Proper compensation of reactive power with magnetic ballasts

Luminaires operated with magnetic ballasts cause a lot of inductive reactive power, much more than the share of active power normally is. The power factor (for a lamp together with its ballast under normal operating conditions) is always indicated on a ballast (Fig.4.1). In fact a luminaire with a lamp rated 58 W and a magnetic ballast has an overall active power intake between 64 W and 70 W, so with the 0.67 A current rating the apparent power is around 160 VA and the reactive component some 144 Var. So in the commercial and industrial sectors compensation becomes a must – which is old common practice and neither difficult nor expensive to realise.

Fig.4.1: The power factor is always indicated on a ballast
Fig.4.1: The power factor is always indicated on a ballast

General issues

Fig.4.2: An 11 W fluorescent lamp with magnetic ballast without compensation (top) and with parallel compensation (centre and bottom)
Fig.4.2: An 11 W fluorescent lamp with magnetic ballast without compensation (top) and with parallel compensation (centre and bottom)

The argument commonly forwarded for compensating is cost reduction, while in fact, as a rule, only prices are considered, the price the utility charges for reactive energy metered at the point of common coupling, not the cost the reactive current causes on its way from the device consuming (active) power to the PCC. Not (yet) so with lighting. As an exception, it is really common practice with ballasts to compensate the reactive power right in the place of origin, where this is most effectively done, say within the luminaire. This may happen in the usual way by paralleling the (approximately) ohmic-inductive load by a capacitance. However, the disadvantages or risks are as with any other static VAR compensator today:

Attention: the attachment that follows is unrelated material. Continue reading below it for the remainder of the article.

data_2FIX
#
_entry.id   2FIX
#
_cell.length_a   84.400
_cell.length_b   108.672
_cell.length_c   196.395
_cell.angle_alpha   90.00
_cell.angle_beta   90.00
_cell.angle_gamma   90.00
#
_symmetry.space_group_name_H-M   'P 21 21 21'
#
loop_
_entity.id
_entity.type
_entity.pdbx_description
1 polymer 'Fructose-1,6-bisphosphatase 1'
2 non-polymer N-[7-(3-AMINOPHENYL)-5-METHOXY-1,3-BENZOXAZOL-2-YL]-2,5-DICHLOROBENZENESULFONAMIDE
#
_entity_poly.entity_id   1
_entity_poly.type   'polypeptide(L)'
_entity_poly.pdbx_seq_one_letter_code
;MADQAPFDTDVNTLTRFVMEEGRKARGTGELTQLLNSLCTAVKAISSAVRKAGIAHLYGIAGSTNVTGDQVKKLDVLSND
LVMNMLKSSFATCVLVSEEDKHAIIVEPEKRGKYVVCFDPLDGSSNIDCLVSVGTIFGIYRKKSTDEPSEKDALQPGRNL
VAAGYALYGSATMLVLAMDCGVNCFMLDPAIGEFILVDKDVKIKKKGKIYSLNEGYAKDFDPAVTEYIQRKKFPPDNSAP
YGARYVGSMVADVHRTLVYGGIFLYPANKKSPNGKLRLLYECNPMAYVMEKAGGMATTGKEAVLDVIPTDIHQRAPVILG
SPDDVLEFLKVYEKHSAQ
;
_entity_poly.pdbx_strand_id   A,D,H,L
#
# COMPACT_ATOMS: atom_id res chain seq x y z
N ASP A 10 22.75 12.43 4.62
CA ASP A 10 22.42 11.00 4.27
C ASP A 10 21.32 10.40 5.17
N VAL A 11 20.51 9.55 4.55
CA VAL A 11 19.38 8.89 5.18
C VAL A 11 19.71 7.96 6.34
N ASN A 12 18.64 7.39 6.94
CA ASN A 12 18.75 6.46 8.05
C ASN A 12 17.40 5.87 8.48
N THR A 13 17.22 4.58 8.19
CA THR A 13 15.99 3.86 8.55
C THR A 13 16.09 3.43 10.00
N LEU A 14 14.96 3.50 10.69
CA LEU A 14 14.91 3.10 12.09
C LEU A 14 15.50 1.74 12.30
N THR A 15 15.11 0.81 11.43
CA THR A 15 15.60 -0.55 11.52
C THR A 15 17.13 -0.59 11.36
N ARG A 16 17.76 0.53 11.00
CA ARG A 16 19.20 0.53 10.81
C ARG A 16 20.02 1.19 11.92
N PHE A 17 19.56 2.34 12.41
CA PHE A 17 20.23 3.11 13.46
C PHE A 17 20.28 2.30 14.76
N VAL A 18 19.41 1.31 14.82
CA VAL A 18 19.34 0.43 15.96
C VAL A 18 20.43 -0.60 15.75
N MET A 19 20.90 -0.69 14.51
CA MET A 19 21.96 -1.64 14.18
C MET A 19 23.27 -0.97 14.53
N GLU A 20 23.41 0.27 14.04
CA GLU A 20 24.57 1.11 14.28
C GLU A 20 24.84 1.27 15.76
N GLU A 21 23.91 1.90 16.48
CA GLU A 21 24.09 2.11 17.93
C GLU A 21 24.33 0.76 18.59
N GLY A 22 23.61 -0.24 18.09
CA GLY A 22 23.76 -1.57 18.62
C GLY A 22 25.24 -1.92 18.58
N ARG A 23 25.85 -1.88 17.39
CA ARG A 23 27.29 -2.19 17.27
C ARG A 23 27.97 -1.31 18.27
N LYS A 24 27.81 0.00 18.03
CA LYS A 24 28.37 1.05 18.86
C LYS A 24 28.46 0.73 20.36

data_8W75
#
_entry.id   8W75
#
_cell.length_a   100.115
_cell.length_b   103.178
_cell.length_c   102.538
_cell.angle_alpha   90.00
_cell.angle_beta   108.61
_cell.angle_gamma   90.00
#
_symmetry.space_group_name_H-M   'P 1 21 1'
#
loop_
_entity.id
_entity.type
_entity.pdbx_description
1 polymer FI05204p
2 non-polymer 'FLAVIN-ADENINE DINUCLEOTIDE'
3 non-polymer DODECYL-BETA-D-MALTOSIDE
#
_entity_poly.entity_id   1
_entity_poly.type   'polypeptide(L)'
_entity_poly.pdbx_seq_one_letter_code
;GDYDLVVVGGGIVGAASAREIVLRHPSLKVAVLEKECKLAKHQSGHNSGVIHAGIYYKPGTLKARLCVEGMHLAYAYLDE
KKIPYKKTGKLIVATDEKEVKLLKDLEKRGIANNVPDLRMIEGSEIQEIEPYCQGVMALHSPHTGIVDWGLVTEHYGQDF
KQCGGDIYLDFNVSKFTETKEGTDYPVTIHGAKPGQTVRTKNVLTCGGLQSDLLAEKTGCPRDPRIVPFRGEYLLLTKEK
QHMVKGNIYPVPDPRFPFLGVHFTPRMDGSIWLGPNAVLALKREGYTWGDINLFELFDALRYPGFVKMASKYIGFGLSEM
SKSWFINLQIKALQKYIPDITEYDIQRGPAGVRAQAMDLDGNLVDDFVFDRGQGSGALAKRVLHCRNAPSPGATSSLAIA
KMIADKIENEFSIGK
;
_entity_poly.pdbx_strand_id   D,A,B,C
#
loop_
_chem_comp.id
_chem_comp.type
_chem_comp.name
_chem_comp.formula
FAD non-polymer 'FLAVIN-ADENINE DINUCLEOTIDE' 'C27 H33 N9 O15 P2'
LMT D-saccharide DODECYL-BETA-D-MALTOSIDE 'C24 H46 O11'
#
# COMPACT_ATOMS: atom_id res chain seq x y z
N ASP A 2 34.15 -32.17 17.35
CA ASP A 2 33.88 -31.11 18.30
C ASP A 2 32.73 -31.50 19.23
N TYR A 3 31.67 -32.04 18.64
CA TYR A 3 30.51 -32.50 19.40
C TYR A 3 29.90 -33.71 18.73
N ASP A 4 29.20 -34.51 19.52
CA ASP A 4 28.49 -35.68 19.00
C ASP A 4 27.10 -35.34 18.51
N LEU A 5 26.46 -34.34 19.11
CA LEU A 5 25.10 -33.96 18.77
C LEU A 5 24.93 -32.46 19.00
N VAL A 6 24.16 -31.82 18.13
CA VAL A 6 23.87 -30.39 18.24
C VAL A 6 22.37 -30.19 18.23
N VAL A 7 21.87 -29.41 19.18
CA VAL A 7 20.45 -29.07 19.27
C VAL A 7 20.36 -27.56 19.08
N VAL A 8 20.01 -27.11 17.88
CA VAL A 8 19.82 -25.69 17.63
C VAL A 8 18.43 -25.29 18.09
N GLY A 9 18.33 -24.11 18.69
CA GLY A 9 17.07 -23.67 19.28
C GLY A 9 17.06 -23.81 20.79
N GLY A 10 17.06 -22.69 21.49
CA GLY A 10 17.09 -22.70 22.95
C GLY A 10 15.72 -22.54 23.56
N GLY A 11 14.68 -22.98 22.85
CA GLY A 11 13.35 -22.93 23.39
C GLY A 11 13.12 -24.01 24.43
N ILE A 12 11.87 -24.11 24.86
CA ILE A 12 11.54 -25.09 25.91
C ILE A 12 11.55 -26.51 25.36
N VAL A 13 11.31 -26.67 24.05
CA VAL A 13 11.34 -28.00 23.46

• Sound frequency signals in the mains, used for control of street lighting, night storage heating etc. may get lost.
  • Capacitive reactance drops proportionally as frequency rises, so capacitors may be overloaded since there are a lot of harmonics and other frequencies higher than the mains frequency rating superimposed upon the line voltage. At the top of Fig.5.1 the power intake of a small fluorescent lamp was recorded in an office environment without any compensation. The fundamental reactive power is really very high, with cosφ = 0.5 – while it nearly equals the load factor LF, which means that the current is approximately sinusoidal, as becomes obvious also from the graph. So compensation becomes a must, but a parallel capacitor adds a tremendous lot of distortion, say higher frequency constituents, to the overall current (centre of Fig.5.1). Although the capacitance is properly dimensioned, the reactive current cannot be brought to zero. When nothing in the wiring is changed but just the inverter driven elevator in the building starts to operate, the distortion and thereby the reading of reactive power once again increases substantially (bottom of Fig. 4.1). This provides evidence that indeed the additional current must consist of higher frequencies flowing through the capacitor.